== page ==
Since the first successful attempts of HPHT synthesis by Swedish General Electric Company and the first patent for the HPHT process by American General Electric Company (GE) in 1955, a lot of progress was made and large-scale production facilities have come up. The high pressure conditions were achieved using four anvils in tetrahedral geometry. The pressure and temperature conditions were 100,000 atmospheres and 1600°C respectively.
An alternative route is epitaxial growth by chemical vapour deposition (CVD) on suitable substrate. The substrate could be diamond (for homoepitaxial growth) or Si/ß-SiC (for hetroepitaxial growth) or a metallic substance like iridium. The carbon atomic vapour is produced by dissociation of (CH4 + H2) mixture under microwave or DCarc induced plasma or thermally dissociated by hot filament and it gets deposited on the substrate forming diamond structure. The process occurs at a pressure of 10-200 torr and the substrate temperature ranging from 7001000°C. During the process of the CVD growth doping can be done by addition of gases containing dopant atoms such as boron or nitrogen. The hydrogen impurity, however, could always enter the lattice as it is present in the plasma as a dissociation product of methane or as an additive to the hydrocarbon gas.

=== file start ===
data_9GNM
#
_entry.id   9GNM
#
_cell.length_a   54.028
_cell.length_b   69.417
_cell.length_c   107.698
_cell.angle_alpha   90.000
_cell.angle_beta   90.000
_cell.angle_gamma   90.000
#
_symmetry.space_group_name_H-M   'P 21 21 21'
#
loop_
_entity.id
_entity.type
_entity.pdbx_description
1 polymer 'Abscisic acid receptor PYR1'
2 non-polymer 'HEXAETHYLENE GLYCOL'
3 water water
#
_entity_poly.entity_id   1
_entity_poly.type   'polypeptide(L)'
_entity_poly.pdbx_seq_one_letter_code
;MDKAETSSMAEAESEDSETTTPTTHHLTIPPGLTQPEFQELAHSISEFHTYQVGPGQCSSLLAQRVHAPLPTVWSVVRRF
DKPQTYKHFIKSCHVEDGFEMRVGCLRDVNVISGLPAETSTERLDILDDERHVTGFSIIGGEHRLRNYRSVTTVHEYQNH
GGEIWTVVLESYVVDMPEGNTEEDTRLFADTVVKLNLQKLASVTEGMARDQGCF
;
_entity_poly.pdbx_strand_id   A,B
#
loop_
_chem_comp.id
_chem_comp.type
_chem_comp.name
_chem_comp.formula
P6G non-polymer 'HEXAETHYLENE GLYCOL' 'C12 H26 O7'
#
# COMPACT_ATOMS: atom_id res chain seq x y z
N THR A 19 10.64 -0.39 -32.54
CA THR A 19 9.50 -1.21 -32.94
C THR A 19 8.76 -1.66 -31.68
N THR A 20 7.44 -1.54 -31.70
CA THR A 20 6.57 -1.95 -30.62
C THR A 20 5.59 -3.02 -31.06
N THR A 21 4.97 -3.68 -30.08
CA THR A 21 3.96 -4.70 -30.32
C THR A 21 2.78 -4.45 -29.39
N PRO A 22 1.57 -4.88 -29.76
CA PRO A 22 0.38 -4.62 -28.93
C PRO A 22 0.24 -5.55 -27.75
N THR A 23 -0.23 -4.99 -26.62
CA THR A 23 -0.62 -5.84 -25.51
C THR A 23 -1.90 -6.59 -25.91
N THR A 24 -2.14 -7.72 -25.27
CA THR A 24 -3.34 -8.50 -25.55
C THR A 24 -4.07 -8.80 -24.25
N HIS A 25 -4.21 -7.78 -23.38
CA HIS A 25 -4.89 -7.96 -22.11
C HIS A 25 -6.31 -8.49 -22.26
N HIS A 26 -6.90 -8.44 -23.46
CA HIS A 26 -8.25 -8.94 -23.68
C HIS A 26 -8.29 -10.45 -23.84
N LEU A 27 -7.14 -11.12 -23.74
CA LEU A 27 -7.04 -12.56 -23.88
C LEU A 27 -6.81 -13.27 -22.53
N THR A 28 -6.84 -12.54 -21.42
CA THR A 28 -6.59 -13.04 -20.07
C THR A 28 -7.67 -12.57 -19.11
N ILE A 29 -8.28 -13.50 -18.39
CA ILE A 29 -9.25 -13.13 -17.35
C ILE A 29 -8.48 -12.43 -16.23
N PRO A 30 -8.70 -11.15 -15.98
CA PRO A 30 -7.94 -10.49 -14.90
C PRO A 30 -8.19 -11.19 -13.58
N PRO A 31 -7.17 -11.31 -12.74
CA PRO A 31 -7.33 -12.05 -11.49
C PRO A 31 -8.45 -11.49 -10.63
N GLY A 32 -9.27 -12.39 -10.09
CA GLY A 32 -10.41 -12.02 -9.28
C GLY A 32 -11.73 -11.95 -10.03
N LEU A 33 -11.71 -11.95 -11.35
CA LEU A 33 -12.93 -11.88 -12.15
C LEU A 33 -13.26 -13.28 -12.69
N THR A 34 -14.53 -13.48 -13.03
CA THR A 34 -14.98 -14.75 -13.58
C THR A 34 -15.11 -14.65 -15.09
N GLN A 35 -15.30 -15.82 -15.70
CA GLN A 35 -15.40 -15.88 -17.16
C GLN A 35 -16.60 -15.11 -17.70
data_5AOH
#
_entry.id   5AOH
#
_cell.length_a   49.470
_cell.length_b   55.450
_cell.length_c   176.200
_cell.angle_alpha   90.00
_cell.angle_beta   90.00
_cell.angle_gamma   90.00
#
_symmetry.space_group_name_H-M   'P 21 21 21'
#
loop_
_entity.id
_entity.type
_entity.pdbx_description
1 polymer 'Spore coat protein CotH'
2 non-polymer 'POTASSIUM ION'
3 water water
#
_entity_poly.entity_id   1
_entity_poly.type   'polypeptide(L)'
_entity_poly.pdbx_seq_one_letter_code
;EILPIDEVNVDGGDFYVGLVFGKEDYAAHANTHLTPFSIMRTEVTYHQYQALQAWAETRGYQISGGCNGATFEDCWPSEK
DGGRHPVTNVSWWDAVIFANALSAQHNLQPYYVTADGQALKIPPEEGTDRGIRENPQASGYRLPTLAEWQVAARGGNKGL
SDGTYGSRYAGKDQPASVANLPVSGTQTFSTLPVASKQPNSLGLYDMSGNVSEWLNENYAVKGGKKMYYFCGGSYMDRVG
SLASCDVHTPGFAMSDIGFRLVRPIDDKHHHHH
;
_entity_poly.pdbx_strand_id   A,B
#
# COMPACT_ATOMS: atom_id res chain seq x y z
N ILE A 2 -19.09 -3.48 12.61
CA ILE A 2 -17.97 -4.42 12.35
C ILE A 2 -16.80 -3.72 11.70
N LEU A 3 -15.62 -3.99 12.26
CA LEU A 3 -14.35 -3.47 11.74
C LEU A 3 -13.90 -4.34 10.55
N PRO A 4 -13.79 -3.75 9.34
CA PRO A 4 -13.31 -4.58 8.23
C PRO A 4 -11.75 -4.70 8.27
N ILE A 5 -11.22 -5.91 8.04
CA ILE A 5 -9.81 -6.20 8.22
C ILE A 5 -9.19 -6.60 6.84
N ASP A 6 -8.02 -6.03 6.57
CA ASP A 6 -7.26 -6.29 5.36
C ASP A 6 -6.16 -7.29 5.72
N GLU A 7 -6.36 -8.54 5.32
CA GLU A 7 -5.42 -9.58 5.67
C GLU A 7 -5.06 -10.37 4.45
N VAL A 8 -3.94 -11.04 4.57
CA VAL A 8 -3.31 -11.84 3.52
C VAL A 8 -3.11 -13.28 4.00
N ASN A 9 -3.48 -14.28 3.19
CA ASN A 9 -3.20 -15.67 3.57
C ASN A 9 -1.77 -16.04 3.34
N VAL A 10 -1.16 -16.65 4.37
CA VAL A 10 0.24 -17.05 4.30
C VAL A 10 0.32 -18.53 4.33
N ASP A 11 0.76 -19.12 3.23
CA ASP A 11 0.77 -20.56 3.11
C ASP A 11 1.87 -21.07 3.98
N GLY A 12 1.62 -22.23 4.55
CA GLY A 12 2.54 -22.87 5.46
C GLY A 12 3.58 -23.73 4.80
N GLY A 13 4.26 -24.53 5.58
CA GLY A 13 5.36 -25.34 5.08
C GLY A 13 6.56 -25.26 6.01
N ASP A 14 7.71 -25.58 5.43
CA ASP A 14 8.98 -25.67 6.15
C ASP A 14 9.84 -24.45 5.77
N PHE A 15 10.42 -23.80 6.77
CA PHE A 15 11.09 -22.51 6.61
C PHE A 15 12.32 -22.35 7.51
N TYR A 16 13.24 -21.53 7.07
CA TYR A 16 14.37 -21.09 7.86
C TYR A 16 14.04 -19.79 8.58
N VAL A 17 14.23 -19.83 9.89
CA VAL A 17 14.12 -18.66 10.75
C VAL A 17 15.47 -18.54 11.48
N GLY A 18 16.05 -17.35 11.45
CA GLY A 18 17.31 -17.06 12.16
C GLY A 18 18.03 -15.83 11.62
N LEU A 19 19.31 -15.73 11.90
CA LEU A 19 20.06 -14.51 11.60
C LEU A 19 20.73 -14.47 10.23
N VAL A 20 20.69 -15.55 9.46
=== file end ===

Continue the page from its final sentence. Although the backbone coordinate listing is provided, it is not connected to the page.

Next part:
The diamonds grown via HPHT route are predominantly of type Ib, and more recent ones are of type IIb (few cases of type IIa are also reported); all CVD diamonds are known to be of type IIa. Currently, the most challenging aspect is the detection of synthetic diamonds mixed
The diamonds grown via HPHT route are predominantly of type Ib, and more recent ones are of type IIb (few cases of type IIa are also reported); all CVD diamonds are known to be of type IIa. Currently, the most challenging aspect is the detection of synthetic diamonds mixed in the natural diamond supply chain; this is of special relevance to the Indian gem grade diamond industry.
in the natural diamond supply chain; this is of special relevance to the Indian gem grade diamond industry.